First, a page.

By choosing not to hear an appeal in the so-called Cuban Five case, the U.S. Supreme Court sent an important message: Cuban spies received a fair trial in Miami-Dade County.
It's laughable that Ricardo Alarcón, who heads the Cuban National Assembly, would maintain that the justices didn't hear the case because "the Obama administration asked them not to."
A history lesson for Mr. Alarcón: In the United States there are checks and balances guaranteed by the U.S. Constitution, and the judiciary is independent. In one-party Cuba, with a rubber-stamp judiciary, that's simply not the case.
American judges can make mistakes – and there have been abuses – but they are not political instruments of the White House. And most certainly not this president. Most of the justices on the court were appointed by Republican presidents – not by Mr. Obama's Democratic Party.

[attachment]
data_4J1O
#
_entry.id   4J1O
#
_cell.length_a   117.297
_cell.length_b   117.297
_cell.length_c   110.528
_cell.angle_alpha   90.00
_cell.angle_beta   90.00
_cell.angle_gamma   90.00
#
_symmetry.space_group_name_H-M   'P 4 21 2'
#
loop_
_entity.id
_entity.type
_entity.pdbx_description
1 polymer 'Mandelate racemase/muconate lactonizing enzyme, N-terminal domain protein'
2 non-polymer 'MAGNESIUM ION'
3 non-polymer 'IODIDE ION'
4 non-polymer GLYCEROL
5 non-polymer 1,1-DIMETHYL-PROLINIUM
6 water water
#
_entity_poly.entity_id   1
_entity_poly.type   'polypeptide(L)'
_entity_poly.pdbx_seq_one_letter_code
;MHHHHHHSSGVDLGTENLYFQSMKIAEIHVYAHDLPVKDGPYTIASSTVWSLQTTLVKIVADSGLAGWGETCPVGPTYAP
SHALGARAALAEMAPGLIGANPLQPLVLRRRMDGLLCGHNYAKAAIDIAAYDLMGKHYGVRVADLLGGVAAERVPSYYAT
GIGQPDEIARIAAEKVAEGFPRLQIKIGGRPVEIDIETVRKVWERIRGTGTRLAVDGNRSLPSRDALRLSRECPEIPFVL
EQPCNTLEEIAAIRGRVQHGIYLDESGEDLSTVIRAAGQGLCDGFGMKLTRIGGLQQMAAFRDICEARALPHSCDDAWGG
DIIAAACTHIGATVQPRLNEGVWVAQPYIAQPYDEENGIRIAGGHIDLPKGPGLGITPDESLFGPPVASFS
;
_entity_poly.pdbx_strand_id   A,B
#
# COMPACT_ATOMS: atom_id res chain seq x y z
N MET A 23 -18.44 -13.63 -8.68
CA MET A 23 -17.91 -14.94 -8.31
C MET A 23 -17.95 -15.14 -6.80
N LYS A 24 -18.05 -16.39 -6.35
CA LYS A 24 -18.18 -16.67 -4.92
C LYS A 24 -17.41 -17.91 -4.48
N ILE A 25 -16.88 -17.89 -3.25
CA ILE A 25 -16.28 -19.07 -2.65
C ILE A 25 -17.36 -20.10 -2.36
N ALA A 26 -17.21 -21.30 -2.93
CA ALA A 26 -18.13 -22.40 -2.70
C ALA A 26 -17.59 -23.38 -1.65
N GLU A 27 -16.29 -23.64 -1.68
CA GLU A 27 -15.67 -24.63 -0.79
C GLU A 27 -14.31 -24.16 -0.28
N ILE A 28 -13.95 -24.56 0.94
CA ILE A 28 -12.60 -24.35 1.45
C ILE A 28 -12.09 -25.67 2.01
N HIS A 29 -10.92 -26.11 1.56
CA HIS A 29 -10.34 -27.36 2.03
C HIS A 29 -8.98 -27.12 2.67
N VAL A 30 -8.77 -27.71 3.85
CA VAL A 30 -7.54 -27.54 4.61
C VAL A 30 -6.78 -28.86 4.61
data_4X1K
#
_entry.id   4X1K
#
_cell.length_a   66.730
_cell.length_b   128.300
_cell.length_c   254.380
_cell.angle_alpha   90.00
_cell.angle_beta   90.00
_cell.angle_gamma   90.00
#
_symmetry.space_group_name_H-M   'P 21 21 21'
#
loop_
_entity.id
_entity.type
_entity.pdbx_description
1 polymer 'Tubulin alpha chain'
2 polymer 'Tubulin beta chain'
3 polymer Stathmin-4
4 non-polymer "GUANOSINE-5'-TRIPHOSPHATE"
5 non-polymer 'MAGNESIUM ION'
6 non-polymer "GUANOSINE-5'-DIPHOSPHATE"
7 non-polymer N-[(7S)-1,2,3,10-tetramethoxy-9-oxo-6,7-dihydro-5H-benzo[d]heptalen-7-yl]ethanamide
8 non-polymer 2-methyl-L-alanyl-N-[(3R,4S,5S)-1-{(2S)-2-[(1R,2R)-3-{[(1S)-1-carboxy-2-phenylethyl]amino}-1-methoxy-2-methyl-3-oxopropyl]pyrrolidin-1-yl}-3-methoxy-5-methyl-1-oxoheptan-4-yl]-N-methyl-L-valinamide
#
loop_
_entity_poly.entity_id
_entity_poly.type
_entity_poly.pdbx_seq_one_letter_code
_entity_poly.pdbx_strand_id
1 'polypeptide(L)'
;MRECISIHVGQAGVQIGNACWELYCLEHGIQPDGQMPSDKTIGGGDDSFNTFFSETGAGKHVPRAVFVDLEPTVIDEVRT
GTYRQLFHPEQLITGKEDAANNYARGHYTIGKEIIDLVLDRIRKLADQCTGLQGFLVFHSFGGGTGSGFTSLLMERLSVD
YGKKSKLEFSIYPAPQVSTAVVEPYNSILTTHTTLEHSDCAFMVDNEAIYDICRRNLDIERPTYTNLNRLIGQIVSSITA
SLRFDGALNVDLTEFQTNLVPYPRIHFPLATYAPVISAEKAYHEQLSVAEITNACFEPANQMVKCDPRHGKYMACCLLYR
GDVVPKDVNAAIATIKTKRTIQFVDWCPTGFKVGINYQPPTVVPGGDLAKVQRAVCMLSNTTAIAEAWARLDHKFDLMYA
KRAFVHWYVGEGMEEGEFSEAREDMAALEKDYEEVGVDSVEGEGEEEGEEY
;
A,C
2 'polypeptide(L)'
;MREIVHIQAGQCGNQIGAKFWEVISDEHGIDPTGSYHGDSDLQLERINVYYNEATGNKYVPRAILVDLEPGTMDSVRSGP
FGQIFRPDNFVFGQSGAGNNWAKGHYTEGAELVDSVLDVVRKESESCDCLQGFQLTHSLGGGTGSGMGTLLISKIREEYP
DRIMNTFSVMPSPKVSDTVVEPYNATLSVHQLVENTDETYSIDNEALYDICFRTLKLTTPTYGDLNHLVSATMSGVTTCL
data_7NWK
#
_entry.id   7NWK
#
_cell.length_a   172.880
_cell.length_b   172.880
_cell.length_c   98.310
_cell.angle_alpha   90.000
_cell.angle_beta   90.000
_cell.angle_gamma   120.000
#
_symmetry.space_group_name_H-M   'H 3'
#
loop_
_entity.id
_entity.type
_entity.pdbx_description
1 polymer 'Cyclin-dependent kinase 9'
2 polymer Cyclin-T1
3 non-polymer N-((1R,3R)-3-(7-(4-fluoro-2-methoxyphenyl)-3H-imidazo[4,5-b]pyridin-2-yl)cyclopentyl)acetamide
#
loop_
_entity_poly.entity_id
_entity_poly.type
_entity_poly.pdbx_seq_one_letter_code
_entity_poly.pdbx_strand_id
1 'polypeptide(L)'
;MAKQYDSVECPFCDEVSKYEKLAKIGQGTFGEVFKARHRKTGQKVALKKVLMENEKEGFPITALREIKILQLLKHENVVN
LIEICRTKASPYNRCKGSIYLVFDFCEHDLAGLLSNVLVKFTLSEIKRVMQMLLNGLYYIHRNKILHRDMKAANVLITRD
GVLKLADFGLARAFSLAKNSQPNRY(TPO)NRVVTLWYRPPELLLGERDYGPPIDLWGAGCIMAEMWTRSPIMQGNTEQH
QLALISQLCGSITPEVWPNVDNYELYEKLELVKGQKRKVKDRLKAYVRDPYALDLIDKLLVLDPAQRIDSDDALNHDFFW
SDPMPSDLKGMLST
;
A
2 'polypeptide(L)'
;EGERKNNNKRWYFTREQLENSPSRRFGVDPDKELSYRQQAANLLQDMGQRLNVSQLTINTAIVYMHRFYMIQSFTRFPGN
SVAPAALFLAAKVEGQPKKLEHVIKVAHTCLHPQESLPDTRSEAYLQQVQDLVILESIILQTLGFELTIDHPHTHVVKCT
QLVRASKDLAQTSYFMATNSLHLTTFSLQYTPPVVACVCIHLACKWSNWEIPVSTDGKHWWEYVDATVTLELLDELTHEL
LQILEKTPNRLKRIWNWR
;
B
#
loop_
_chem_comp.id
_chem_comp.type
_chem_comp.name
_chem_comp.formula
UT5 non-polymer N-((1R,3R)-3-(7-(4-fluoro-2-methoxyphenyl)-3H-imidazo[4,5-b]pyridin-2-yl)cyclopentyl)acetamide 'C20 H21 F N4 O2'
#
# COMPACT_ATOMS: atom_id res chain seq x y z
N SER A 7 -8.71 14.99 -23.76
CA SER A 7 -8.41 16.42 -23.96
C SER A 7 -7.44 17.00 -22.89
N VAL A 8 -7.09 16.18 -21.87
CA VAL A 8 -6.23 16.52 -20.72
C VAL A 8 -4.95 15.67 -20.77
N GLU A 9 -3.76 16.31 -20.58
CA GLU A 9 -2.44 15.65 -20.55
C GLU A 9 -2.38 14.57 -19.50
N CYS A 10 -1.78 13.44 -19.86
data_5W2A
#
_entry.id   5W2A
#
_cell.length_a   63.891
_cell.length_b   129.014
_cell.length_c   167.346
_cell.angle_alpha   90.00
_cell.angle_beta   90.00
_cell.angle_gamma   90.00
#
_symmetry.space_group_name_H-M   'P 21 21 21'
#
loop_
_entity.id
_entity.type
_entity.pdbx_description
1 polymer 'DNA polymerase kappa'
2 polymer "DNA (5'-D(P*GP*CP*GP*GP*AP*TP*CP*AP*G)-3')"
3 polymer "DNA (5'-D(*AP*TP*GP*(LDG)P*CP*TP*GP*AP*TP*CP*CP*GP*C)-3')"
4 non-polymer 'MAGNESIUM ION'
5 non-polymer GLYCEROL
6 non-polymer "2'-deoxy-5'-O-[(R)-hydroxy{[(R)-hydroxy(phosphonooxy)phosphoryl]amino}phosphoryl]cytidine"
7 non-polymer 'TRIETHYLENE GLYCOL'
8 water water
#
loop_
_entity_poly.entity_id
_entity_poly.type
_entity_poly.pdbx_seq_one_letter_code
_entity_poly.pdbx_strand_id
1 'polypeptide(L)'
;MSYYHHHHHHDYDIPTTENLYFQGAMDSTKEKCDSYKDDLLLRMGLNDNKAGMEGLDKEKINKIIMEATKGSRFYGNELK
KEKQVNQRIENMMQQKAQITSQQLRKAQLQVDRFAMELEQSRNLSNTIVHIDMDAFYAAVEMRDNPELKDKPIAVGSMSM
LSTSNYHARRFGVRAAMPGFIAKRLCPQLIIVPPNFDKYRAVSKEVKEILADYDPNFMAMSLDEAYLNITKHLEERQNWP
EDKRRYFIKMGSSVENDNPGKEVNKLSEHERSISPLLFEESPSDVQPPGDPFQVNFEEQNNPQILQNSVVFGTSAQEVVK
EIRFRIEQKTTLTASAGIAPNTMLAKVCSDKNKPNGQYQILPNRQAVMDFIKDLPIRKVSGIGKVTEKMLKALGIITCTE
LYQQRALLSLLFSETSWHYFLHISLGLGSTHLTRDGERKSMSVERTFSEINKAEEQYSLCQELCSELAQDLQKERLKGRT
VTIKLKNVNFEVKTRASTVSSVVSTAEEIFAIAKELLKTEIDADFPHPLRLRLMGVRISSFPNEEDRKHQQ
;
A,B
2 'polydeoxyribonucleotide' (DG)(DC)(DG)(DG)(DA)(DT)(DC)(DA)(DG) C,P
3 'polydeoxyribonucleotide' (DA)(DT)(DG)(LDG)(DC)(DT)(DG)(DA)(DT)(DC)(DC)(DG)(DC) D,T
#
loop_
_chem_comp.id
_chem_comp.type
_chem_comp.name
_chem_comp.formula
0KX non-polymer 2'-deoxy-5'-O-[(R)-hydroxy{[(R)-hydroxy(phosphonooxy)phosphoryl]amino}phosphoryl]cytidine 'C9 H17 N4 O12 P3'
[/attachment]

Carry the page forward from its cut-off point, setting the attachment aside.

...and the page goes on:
The five convicted spies, arrested in 1998 as part of the Wasp Network, are serving sentences from 15 years to life for acting as illegal agents of the Cuban government. The communist regime says the spies were only getting information about anti-Castro groups in South Florida.
That's not all they were doing. Had the cases been solely about gathering information without registering with the U.S. government as a foreign agent the sentences would have been shorter. No, the Castro government and its apologists prefer to ignore the evidence, including wiretaps, presented at trial.
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